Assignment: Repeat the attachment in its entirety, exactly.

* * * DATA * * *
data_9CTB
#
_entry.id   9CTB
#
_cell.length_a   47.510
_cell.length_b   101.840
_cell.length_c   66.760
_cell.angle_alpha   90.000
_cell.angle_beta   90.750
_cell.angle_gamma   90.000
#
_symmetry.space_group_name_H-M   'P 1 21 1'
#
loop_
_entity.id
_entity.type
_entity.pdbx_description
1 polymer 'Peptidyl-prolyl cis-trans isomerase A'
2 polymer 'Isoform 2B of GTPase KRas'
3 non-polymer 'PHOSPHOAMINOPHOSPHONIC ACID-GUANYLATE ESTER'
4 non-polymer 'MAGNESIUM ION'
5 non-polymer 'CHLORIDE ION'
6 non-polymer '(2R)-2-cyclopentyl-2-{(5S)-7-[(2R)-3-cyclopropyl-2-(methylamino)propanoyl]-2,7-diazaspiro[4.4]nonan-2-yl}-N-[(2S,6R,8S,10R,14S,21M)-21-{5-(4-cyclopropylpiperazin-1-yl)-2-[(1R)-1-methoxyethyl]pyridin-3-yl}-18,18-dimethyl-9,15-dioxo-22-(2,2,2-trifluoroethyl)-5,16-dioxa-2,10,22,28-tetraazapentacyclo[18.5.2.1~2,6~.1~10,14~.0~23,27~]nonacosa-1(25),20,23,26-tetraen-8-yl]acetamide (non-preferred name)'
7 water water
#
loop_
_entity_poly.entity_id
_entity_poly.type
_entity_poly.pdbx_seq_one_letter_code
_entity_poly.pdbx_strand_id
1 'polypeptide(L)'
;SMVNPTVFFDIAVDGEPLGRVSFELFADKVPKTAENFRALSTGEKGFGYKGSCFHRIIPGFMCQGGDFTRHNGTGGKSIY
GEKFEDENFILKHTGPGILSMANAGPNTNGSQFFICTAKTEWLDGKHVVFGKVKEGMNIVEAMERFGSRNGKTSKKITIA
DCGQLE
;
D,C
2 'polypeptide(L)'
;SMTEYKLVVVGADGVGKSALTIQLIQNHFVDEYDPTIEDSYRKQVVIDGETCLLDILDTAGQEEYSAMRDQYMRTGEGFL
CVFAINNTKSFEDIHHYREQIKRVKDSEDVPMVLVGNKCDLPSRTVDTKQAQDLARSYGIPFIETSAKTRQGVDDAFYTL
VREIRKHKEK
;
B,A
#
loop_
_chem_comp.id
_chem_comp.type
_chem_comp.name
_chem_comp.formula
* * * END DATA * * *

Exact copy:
data_9CTB
#
_entry.id   9CTB
#
_cell.length_a   47.510
_cell.length_b   101.840
_cell.length_c   66.760
_cell.angle_alpha   90.000
_cell.angle_beta   90.750
_cell.angle_gamma   90.000
#
_symmetry.space_group_name_H-M   'P 1 21 1'
#
loop_
_entity.id
_entity.type
_entity.pdbx_description
1 polymer 'Peptidyl-prolyl cis-trans isomerase A'
2 polymer 'Isoform 2B of GTPase KRas'
3 non-polymer 'PHOSPHOAMINOPHOSPHONIC ACID-GUANYLATE ESTER'
4 non-polymer 'MAGNESIUM ION'
5 non-polymer 'CHLORIDE ION'
6 non-polymer '(2R)-2-cyclopentyl-2-{(5S)-7-[(2R)-3-cyclopropyl-2-(methylamino)propanoyl]-2,7-diazaspiro[4.4]nonan-2-yl}-N-[(2S,6R,8S,10R,14S,21M)-21-{5-(4-cyclopropylpiperazin-1-yl)-2-[(1R)-1-methoxyethyl]pyridin-3-yl}-18,18-dimethyl-9,15-dioxo-22-(2,2,2-trifluoroethyl)-5,16-dioxa-2,10,22,28-tetraazapentacyclo[18.5.2.1~2,6~.1~10,14~.0~23,27~]nonacosa-1(25),20,23,26-tetraen-8-yl]acetamide (non-preferred name)'
7 water water
#
loop_
_entity_poly.entity_id
_entity_poly.type
_entity_poly.pdbx_seq_one_letter_code
_entity_poly.pdbx_strand_id
1 'polypeptide(L)'
;SMVNPTVFFDIAVDGEPLGRVSFELFADKVPKTAENFRALSTGEKGFGYKGSCFHRIIPGFMCQGGDFTRHNGTGGKSIY
GEKFEDENFILKHTGPGILSMANAGPNTNGSQFFICTAKTEWLDGKHVVFGKVKEGMNIVEAMERFGSRNGKTSKKITIA
DCGQLE
;
D,C
2 'polypeptide(L)'
;SMTEYKLVVVGADGVGKSALTIQLIQNHFVDEYDPTIEDSYRKQVVIDGETCLLDILDTAGQEEYSAMRDQYMRTGEGFL
CVFAINNTKSFEDIHHYREQIKRVKDSEDVPMVLVGNKCDLPSRTVDTKQAQDLARSYGIPFIETSAKTRQGVDDAFYTL
VREIRKHKEK
;
B,A
#
loop_
_chem_comp.id
_chem_comp.type
_chem_comp.name
_chem_comp.formula